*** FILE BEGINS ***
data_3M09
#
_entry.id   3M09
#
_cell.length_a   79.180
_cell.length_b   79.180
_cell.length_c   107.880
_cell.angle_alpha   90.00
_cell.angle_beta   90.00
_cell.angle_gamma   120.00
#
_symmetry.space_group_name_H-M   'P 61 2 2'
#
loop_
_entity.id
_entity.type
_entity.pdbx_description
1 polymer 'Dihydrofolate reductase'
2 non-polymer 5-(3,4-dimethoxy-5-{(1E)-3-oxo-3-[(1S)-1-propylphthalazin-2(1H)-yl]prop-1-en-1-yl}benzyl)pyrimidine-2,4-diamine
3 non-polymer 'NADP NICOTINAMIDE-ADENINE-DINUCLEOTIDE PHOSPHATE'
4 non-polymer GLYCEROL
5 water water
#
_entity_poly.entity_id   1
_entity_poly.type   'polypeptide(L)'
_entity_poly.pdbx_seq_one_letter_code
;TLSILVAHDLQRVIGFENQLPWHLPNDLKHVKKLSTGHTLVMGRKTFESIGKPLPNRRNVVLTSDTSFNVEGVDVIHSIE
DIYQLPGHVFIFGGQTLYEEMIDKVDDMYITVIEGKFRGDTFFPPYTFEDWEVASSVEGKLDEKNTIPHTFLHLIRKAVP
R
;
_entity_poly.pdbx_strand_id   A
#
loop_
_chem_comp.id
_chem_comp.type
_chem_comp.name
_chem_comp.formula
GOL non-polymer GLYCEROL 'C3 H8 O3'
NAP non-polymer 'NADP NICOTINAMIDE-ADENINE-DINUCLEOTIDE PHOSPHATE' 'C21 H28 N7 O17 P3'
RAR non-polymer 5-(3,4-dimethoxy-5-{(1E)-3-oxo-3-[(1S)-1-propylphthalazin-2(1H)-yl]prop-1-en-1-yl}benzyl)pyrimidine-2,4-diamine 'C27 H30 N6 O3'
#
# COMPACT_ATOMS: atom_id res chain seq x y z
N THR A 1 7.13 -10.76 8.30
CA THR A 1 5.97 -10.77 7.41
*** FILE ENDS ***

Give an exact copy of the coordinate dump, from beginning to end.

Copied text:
data_3M09
#
_entry.id   3M09
#
_cell.length_a   79.180
_cell.length_b   79.180
_cell.length_c   107.880
_cell.angle_alpha   90.00
_cell.angle_beta   90.00
_cell.angle_gamma   120.00
#
_symmetry.space_group_name_H-M   'P 61 2 2'
#
loop_
_entity.id
_entity.type
_entity.pdbx_description
1 polymer 'Dihydrofolate reductase'
2 non-polymer 5-(3,4-dimethoxy-5-{(1E)-3-oxo-3-[(1S)-1-propylphthalazin-2(1H)-yl]prop-1-en-1-yl}benzyl)pyrimidine-2,4-diamine
3 non-polymer 'NADP NICOTINAMIDE-ADENINE-DINUCLEOTIDE PHOSPHATE'
4 non-polymer GLYCEROL
5 water water
#
_entity_poly.entity_id   1
_entity_poly.type   'polypeptide(L)'
_entity_poly.pdbx_seq_one_letter_code
;TLSILVAHDLQRVIGFENQLPWHLPNDLKHVKKLSTGHTLVMGRKTFESIGKPLPNRRNVVLTSDTSFNVEGVDVIHSIE
DIYQLPGHVFIFGGQTLYEEMIDKVDDMYITVIEGKFRGDTFFPPYTFEDWEVASSVEGKLDEKNTIPHTFLHLIRKAVP
R
;
_entity_poly.pdbx_strand_id   A
#
loop_
_chem_comp.id
_chem_comp.type
_chem_comp.name
_chem_comp.formula
GOL non-polymer GLYCEROL 'C3 H8 O3'
NAP non-polymer 'NADP NICOTINAMIDE-ADENINE-DINUCLEOTIDE PHOSPHATE' 'C21 H28 N7 O17 P3'
RAR non-polymer 5-(3,4-dimethoxy-5-{(1E)-3-oxo-3-[(1S)-1-propylphthalazin-2(1H)-yl]prop-1-en-1-yl}benzyl)pyrimidine-2,4-diamine 'C27 H30 N6 O3'
#
# COMPACT_ATOMS: atom_id res chain seq x y z
N THR A 1 7.13 -10.76 8.30
CA THR A 1 5.97 -10.77 7.41